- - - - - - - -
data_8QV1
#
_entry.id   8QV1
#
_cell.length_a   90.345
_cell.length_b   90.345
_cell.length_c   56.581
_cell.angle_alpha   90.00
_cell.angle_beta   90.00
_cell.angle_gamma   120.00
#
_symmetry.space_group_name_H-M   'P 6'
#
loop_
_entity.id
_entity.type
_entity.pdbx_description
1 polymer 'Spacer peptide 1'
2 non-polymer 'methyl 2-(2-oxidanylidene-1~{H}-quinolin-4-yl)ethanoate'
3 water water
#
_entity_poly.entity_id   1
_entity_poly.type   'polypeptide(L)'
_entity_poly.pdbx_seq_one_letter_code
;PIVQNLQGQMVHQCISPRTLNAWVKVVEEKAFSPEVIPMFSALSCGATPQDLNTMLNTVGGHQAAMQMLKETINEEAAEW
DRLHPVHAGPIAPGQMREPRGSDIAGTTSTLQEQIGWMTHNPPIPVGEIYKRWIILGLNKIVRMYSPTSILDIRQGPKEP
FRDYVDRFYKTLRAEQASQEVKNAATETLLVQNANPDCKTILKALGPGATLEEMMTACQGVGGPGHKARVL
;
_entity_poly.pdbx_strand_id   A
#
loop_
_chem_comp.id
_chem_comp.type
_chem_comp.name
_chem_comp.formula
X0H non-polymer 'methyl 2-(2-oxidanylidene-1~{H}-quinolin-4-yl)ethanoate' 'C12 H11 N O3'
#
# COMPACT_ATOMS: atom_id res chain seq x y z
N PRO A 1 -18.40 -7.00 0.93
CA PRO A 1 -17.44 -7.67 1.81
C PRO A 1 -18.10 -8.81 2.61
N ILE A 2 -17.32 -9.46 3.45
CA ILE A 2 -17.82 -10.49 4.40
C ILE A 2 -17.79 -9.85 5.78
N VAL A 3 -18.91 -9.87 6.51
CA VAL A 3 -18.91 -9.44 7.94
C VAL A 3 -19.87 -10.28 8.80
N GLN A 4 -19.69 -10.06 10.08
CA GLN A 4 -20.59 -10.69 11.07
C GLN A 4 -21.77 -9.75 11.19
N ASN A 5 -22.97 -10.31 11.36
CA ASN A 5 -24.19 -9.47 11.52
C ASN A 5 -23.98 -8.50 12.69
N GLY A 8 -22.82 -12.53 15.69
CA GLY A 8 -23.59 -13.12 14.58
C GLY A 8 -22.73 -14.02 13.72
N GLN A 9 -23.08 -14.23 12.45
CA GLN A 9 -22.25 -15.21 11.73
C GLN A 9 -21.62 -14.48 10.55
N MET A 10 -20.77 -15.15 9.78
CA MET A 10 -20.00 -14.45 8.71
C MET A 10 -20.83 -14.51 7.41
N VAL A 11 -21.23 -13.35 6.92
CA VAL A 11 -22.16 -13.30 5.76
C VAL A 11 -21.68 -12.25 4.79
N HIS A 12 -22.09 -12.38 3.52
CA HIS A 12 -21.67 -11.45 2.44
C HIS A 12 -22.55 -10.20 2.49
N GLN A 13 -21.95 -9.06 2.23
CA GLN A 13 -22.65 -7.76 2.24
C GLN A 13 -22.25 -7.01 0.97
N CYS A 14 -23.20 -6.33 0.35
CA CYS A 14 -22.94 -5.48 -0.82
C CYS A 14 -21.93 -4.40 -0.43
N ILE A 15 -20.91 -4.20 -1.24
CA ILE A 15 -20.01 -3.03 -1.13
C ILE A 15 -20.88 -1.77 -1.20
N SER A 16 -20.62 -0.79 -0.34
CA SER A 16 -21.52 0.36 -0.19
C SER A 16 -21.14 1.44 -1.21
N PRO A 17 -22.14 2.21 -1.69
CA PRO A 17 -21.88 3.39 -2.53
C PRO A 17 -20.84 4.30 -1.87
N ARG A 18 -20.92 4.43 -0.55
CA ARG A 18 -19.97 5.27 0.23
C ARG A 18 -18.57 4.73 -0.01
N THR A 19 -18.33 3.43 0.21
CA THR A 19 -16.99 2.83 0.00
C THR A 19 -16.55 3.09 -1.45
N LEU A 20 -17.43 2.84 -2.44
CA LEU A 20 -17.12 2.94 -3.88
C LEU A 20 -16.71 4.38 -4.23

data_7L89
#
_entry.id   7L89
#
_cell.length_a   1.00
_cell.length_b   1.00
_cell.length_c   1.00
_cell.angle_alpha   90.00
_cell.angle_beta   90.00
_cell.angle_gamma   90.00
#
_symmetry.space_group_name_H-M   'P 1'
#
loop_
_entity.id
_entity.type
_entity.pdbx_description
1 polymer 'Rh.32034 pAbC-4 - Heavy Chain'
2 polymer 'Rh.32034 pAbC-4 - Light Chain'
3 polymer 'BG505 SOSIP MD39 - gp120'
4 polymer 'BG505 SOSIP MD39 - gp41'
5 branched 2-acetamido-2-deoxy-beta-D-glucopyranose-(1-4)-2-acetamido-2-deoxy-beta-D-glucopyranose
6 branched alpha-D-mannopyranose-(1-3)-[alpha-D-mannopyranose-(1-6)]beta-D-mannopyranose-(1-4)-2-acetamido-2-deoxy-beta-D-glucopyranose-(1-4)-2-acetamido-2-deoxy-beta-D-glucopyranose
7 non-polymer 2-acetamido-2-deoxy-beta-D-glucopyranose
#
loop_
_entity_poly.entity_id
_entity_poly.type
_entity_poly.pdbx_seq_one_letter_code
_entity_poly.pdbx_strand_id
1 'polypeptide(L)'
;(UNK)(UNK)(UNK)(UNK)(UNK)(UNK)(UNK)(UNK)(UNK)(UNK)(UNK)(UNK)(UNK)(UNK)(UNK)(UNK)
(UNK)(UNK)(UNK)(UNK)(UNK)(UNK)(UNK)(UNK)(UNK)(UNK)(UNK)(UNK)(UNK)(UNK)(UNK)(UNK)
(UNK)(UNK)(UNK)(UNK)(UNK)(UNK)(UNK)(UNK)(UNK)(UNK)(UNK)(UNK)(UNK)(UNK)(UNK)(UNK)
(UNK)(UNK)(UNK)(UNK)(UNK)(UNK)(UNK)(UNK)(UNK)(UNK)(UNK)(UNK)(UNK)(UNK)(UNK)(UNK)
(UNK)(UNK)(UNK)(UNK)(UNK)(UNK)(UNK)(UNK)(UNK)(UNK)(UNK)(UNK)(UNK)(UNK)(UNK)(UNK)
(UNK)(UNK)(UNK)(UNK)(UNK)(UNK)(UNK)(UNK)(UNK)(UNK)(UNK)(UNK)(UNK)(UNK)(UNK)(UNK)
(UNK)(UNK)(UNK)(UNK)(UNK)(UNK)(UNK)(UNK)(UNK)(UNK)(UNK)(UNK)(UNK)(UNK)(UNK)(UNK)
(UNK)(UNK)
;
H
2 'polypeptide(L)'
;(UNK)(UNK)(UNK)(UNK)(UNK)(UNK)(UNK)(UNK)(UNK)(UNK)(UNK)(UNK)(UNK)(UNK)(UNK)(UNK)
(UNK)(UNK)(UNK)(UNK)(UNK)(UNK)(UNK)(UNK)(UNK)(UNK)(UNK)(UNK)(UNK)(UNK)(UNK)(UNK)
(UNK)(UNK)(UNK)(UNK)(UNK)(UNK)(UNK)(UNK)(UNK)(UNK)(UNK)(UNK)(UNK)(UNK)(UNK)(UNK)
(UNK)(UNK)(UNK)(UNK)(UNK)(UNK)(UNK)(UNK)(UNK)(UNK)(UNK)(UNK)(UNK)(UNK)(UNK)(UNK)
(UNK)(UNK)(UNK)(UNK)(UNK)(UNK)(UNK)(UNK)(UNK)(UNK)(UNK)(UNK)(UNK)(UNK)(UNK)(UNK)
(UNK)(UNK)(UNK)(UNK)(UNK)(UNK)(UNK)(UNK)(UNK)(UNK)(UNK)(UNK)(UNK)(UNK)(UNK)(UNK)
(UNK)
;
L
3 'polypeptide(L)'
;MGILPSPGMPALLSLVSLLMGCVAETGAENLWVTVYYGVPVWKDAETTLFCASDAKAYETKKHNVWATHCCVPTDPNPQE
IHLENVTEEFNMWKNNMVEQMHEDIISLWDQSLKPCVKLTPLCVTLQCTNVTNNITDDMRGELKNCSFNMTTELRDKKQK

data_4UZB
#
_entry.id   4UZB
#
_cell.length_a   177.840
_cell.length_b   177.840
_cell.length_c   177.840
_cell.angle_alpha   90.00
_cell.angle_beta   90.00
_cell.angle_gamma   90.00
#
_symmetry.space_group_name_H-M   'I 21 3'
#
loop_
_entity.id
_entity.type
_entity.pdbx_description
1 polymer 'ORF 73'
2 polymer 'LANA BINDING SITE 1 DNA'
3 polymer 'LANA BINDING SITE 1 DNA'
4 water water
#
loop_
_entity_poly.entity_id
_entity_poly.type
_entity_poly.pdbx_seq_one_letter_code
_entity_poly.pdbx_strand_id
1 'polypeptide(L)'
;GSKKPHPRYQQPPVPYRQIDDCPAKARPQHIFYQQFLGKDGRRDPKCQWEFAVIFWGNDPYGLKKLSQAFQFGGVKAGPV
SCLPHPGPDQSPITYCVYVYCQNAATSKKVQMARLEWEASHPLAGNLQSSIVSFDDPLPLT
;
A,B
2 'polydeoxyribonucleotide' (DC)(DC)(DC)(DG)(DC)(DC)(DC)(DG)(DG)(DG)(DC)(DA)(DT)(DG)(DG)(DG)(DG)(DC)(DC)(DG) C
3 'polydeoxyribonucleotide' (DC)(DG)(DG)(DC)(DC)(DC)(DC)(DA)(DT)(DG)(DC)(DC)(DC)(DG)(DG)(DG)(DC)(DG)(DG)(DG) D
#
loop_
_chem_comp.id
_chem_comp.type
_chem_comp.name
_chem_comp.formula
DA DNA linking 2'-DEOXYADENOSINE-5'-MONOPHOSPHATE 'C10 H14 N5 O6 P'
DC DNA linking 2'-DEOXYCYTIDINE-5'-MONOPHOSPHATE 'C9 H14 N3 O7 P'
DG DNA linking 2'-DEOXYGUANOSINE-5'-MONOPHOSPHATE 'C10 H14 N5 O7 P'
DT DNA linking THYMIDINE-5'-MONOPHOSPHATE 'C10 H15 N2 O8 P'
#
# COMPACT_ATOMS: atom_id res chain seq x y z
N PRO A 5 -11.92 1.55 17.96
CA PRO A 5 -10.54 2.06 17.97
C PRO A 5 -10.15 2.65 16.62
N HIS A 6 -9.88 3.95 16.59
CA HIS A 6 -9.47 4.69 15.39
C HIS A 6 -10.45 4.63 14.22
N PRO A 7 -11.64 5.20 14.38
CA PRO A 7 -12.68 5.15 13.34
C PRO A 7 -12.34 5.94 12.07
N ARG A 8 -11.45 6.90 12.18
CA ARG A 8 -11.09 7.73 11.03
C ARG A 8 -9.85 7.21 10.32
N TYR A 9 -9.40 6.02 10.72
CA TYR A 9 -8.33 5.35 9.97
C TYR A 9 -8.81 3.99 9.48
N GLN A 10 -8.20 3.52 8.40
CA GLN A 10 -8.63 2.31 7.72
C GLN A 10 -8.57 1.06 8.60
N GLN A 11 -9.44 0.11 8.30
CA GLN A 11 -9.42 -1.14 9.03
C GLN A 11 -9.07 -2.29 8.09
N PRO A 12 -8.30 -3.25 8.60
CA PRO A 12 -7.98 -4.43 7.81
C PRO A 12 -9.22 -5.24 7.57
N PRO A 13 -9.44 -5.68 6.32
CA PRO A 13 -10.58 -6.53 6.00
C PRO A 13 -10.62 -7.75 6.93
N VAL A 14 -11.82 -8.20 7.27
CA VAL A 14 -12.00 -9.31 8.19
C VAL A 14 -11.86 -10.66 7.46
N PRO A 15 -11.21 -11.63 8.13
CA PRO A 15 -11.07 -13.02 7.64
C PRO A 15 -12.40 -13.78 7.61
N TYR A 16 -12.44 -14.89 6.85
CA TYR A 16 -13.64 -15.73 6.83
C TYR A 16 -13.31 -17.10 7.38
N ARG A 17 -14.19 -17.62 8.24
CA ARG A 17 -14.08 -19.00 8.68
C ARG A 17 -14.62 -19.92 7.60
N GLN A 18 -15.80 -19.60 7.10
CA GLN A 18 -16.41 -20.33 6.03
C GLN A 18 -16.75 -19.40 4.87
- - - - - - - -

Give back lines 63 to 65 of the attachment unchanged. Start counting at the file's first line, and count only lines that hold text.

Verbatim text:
N VAL A 11 -21.23 -13.35 6.92
CA VAL A 11 -22.16 -13.30 5.76
C VAL A 11 -21.68 -12.25 4.79